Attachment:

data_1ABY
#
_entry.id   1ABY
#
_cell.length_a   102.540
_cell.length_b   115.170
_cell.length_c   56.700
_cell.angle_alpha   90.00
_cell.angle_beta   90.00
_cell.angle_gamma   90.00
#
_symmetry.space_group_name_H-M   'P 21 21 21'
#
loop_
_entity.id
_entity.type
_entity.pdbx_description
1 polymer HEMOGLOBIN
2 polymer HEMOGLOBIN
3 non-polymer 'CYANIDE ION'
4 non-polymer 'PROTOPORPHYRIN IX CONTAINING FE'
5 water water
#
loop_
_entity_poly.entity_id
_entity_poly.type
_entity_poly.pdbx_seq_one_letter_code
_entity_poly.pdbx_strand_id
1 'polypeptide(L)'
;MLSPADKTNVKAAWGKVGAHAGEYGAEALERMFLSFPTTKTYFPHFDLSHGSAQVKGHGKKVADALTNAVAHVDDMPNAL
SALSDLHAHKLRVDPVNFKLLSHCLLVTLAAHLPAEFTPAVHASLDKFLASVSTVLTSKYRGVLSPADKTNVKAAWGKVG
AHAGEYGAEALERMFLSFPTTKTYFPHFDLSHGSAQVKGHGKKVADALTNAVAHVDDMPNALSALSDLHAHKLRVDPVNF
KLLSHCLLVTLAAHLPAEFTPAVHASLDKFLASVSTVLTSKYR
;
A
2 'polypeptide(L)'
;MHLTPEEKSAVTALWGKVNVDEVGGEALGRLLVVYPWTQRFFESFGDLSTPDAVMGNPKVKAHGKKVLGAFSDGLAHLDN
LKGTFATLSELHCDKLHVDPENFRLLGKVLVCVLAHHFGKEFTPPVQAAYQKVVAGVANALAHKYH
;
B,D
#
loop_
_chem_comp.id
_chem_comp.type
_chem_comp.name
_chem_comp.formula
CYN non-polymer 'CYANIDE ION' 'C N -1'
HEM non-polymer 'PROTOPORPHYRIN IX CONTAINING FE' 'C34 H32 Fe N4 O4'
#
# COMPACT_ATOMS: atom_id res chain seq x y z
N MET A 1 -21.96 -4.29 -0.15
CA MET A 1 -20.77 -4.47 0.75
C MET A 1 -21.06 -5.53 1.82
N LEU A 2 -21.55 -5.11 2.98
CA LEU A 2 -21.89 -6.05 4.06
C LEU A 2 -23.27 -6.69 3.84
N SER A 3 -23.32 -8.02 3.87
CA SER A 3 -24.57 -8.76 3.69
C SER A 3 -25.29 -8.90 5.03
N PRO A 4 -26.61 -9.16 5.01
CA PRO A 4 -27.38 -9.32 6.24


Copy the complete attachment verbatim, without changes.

data_1ABY
#
_entry.id   1ABY
#
_cell.length_a   102.540
_cell.length_b   115.170
_cell.length_c   56.700
_cell.angle_alpha   90.00
_cell.angle_beta   90.00
_cell.angle_gamma   90.00
#
_symmetry.space_group_name_H-M   'P 21 21 21'
#
loop_
_entity.id
_entity.type
_entity.pdbx_description
1 polymer HEMOGLOBIN
2 polymer HEMOGLOBIN
3 non-polymer 'CYANIDE ION'
4 non-polymer 'PROTOPORPHYRIN IX CONTAINING FE'
5 water water
#
loop_
_entity_poly.entity_id
_entity_poly.type
_entity_poly.pdbx_seq_one_letter_code
_entity_poly.pdbx_strand_id
1 'polypeptide(L)'
;MLSPADKTNVKAAWGKVGAHAGEYGAEALERMFLSFPTTKTYFPHFDLSHGSAQVKGHGKKVADALTNAVAHVDDMPNAL
SALSDLHAHKLRVDPVNFKLLSHCLLVTLAAHLPAEFTPAVHASLDKFLASVSTVLTSKYRGVLSPADKTNVKAAWGKVG
AHAGEYGAEALERMFLSFPTTKTYFPHFDLSHGSAQVKGHGKKVADALTNAVAHVDDMPNALSALSDLHAHKLRVDPVNF
KLLSHCLLVTLAAHLPAEFTPAVHASLDKFLASVSTVLTSKYR
;
A
2 'polypeptide(L)'
;MHLTPEEKSAVTALWGKVNVDEVGGEALGRLLVVYPWTQRFFESFGDLSTPDAVMGNPKVKAHGKKVLGAFSDGLAHLDN
LKGTFATLSELHCDKLHVDPENFRLLGKVLVCVLAHHFGKEFTPPVQAAYQKVVAGVANALAHKYH
;
B,D
#
loop_
_chem_comp.id
_chem_comp.type
_chem_comp.name
_chem_comp.formula
CYN non-polymer 'CYANIDE ION' 'C N -1'
HEM non-polymer 'PROTOPORPHYRIN IX CONTAINING FE' 'C34 H32 Fe N4 O4'
#
# COMPACT_ATOMS: atom_id res chain seq x y z
N MET A 1 -21.96 -4.29 -0.15
CA MET A 1 -20.77 -4.47 0.75
C MET A 1 -21.06 -5.53 1.82
N LEU A 2 -21.55 -5.11 2.98
CA LEU A 2 -21.89 -6.05 4.06
C LEU A 2 -23.27 -6.69 3.84
N SER A 3 -23.32 -8.02 3.87
CA SER A 3 -24.57 -8.76 3.69
C SER A 3 -25.29 -8.90 5.03
N PRO A 4 -26.61 -9.16 5.01
CA PRO A 4 -27.38 -9.32 6.24